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Venice Update

News of Venice, CA and Marina del Rey CA

Dr. Braskow Discusses the Homeless and “Demedicalization of Mental Illness”

Dr. Joel T. Braslow, UCLA Professor of psychiatry and biobehavioral sciences, will speak of  “The Demedicalization of Mental Illness” from 7 to 8:30 pm, Monday, 27 January at the Pacific Palisades Library, 861 Alma Real Drive, Pacific Palisades.

Have changing attitudes about mental illness allowed people to languish on the streets?  Dr. Braslow will discuss the factors that have led to demedicalization, its consequences and ways to address the issues it presents.

Government authorities have defined homelessness as a housing problem. Dr. Braslow and his research collaborators take a broader view and examine sociocultural, economic and medical attitudinal changes.

  • We no longer consider homeless persons to be gravely disabled, even though it is their disorder that drives their inability to find shelter and to function in general.
  • More people with severe psychiatric illnesses are now denied admission to hospitals. 
  • We no longer see homelessness as an acute psychiatric emergency in need of immediate intervention.

Comments (6)

  1. Manny Ortega

    This psychiatrist is a quack. We live in a city of 10 million people where rents have become so over-priced since the last recession that you now have to make around 80,000 a year to afford the cheapest of apartments anywhere from Venice to Van Nuys. So this whole idea that homelessness is a form of mental illness is just another prime example of the powerful defining the powerless to push an agenda that is designed to do nothing more than keep the powerful in power.

    • jim y

      Are you joking Manny?

      Your’re denying that many of these folks are mentally ill and drug addicted? Get over it Manny, LA is the 2d biggest city in American and like NYC, it’s expensive. You have the right to move to a cheaper city, so go….and stop pushing your agenda of blaming everything on hard working people with jobs and homes.

      • Manny Ortega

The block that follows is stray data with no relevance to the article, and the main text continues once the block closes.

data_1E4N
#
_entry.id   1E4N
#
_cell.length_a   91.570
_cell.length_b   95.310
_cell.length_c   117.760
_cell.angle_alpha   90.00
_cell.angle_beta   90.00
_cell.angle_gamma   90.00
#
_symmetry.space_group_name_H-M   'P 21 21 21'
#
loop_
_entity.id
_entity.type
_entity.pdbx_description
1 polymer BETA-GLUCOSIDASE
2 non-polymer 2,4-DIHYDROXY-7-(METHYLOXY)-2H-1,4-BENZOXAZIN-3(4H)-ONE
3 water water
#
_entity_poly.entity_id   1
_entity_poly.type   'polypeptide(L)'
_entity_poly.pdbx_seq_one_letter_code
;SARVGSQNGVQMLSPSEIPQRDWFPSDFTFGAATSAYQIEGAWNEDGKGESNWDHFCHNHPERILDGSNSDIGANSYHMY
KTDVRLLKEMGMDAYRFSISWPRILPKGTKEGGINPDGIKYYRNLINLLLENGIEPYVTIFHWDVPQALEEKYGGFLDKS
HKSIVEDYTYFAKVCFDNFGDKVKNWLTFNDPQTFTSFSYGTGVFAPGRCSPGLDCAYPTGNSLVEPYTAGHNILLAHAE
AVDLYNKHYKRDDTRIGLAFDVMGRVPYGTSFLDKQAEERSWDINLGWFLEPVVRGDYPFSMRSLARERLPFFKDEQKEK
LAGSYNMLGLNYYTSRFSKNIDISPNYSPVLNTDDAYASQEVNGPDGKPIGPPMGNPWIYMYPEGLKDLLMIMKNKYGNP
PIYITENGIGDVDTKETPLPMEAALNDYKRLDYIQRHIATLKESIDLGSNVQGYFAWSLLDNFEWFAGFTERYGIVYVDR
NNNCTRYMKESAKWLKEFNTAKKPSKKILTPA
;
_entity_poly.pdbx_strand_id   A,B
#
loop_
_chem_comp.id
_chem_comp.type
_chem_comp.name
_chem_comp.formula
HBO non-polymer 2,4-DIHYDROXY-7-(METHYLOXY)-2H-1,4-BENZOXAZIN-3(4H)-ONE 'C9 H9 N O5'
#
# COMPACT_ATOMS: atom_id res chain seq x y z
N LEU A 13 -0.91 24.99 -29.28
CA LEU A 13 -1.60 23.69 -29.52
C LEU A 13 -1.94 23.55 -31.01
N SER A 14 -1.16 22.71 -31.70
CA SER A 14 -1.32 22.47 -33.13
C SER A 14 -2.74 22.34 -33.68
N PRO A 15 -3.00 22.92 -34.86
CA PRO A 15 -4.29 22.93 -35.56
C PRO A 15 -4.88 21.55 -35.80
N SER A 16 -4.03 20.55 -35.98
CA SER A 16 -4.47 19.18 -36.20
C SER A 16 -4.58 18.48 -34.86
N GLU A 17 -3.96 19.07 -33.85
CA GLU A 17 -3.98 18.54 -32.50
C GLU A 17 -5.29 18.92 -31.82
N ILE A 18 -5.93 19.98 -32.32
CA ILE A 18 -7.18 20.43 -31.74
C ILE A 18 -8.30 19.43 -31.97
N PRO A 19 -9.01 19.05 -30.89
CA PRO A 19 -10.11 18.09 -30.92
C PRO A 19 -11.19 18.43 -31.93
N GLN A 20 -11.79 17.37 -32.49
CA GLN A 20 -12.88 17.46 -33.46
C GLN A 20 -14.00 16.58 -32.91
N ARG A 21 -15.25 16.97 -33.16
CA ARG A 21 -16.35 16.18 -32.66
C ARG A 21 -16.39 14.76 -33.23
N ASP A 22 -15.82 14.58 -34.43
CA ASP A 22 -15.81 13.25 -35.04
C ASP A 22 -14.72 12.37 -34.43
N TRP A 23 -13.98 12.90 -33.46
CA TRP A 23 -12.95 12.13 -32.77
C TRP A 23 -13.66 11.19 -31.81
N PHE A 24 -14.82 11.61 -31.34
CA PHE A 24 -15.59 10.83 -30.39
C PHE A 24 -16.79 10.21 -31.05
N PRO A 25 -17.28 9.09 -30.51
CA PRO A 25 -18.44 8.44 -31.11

I’m not denying at all that a certain percentage of the homeless are mentally ill. But that is not the topic of this quack’s talk. Based on the synopsis of it on this website he is going to argue that all homeless people are mentally ill. That is a categorically false statement whose primary purpose is to marginalize a diverse population by smearing them all as being crazy people who are unable to take care of themselves. And once a group of people are marginalized in this way the government can do whatever they want with them and most people will look the other way because they’ve bought the propaganda. It’s how the German government was able to get away with making 6,000,000 European Jews disappear during World War 2. And as far as the second part of your statement goes you homeowners aren’t the only people around here who work hard. And as homeowners who have equity in the property you’re living none of you have a clue about what it means to be broke. A lot of renters can’t just pick themselves up and move to another state. It costs a lot of money to move that many of them don’t have. Besides a lot of the homeless have jobs here in L.A. Things have gotten so bad here in L.A. that there are literally thousands of gainfully employed middle to low income workers here who are either homeless or living way above their means in living situations where as much as 90% of their monthly income is going towards rent. No disrespect intended but people like you who own homes live in a completely different world than apartment dwellers. If you want to move to another state all you have to do is sell your home, take the cash and buy another home in a cheaper state and still have money left to tide yourself over until you find another job. Renters don’t have that option. They don’t have any equity in a home like somebody like yourself has.

  2. Examining the interplay between homelessness and serious mental illness is an important component in determining how best to effectively put evidence based SUPPORT in Permanent Supportive Housing.

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